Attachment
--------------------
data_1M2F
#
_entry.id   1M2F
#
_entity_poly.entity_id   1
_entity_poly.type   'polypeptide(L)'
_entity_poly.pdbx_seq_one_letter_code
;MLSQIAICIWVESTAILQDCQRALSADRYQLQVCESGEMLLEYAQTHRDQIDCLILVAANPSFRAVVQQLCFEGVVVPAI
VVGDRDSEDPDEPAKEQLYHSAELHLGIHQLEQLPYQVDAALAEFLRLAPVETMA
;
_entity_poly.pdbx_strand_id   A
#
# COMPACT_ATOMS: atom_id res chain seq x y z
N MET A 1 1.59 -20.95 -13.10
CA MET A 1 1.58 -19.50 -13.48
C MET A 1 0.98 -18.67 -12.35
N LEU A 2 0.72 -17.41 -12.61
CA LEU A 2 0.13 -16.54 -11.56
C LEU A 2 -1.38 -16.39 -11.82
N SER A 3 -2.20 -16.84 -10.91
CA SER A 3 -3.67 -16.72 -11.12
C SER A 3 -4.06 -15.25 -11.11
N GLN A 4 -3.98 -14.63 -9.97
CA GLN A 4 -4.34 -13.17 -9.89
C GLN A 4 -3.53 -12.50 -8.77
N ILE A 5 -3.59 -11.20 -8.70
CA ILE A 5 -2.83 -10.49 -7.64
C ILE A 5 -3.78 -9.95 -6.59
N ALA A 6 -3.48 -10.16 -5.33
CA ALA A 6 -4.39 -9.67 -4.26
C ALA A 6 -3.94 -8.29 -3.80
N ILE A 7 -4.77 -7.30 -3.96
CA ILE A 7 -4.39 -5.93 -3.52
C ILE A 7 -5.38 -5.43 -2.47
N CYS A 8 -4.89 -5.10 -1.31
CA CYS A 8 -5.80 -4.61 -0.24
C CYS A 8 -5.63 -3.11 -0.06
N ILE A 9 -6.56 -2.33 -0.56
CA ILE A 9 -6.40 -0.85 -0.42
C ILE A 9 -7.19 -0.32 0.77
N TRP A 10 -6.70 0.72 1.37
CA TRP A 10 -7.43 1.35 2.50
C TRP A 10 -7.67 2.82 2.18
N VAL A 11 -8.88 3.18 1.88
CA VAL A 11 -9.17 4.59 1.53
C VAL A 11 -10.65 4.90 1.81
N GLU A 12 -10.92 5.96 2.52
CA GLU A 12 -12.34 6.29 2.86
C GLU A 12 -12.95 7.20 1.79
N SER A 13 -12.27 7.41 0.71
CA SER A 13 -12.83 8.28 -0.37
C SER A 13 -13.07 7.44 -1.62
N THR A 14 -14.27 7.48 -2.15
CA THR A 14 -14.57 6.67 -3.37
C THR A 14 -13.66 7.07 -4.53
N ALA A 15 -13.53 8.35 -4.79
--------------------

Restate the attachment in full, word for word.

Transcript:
data_1M2F
#
_entry.id   1M2F
#
_entity_poly.entity_id   1
_entity_poly.type   'polypeptide(L)'
_entity_poly.pdbx_seq_one_letter_code
;MLSQIAICIWVESTAILQDCQRALSADRYQLQVCESGEMLLEYAQTHRDQIDCLILVAANPSFRAVVQQLCFEGVVVPAI
VVGDRDSEDPDEPAKEQLYHSAELHLGIHQLEQLPYQVDAALAEFLRLAPVETMA
;
_entity_poly.pdbx_strand_id   A
#
# COMPACT_ATOMS: atom_id res chain seq x y z
N MET A 1 1.59 -20.95 -13.10
CA MET A 1 1.58 -19.50 -13.48
C MET A 1 0.98 -18.67 -12.35
N LEU A 2 0.72 -17.41 -12.61
CA LEU A 2 0.13 -16.54 -11.56
C LEU A 2 -1.38 -16.39 -11.82
N SER A 3 -2.20 -16.84 -10.91
CA SER A 3 -3.67 -16.72 -11.12
C SER A 3 -4.06 -15.25 -11.11
N GLN A 4 -3.98 -14.63 -9.97
CA GLN A 4 -4.34 -13.17 -9.89
C GLN A 4 -3.53 -12.50 -8.77
N ILE A 5 -3.59 -11.20 -8.70
CA ILE A 5 -2.83 -10.49 -7.64
C ILE A 5 -3.78 -9.95 -6.59
N ALA A 6 -3.48 -10.16 -5.33
CA ALA A 6 -4.39 -9.67 -4.26
C ALA A 6 -3.94 -8.29 -3.80
N ILE A 7 -4.77 -7.30 -3.96
CA ILE A 7 -4.39 -5.93 -3.52
C ILE A 7 -5.38 -5.43 -2.47
N CYS A 8 -4.89 -5.10 -1.31
CA CYS A 8 -5.80 -4.61 -0.24
C CYS A 8 -5.63 -3.11 -0.06
N ILE A 9 -6.56 -2.33 -0.56
CA ILE A 9 -6.40 -0.85 -0.42
C ILE A 9 -7.19 -0.32 0.77
N TRP A 10 -6.70 0.72 1.37
CA TRP A 10 -7.43 1.35 2.50
C TRP A 10 -7.67 2.82 2.18
N VAL A 11 -8.88 3.18 1.88
CA VAL A 11 -9.17 4.59 1.53
C VAL A 11 -10.65 4.90 1.81
N GLU A 12 -10.92 5.96 2.52
CA GLU A 12 -12.34 6.29 2.86
C GLU A 12 -12.95 7.20 1.79
N SER A 13 -12.27 7.41 0.71
CA SER A 13 -12.83 8.28 -0.37
C SER A 13 -13.07 7.44 -1.62
N THR A 14 -14.27 7.48 -2.15
CA THR A 14 -14.57 6.67 -3.37
C THR A 14 -13.66 7.07 -4.53
N ALA A 15 -13.53 8.35 -4.79